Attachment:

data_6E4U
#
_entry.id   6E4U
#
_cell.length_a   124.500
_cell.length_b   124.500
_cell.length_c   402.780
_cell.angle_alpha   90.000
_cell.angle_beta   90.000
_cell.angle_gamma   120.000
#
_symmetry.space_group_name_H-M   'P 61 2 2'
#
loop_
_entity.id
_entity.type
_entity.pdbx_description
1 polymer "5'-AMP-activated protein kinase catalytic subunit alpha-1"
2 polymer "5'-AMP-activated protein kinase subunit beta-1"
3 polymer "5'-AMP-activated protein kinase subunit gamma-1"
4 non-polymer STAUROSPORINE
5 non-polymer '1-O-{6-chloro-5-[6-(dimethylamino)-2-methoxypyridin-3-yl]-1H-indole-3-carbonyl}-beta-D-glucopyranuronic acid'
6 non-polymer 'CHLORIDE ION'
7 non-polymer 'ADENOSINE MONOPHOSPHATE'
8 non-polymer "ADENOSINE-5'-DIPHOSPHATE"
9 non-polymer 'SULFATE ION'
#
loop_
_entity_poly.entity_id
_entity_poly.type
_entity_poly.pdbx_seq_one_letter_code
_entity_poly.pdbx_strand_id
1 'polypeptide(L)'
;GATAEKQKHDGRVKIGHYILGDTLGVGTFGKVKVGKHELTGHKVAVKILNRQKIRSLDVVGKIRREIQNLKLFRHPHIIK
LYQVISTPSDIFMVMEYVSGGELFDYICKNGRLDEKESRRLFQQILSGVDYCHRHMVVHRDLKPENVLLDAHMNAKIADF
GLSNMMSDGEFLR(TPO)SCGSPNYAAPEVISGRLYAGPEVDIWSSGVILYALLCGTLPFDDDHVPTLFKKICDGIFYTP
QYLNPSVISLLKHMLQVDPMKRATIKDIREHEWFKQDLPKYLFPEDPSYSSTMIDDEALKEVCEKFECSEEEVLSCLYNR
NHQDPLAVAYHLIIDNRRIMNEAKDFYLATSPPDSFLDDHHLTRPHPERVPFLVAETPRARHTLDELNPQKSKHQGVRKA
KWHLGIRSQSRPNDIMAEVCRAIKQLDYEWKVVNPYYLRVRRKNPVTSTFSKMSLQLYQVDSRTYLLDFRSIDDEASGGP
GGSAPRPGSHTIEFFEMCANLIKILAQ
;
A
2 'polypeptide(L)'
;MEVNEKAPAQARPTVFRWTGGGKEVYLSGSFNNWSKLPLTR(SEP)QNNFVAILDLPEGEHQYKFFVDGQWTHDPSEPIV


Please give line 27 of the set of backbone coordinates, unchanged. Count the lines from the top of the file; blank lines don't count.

#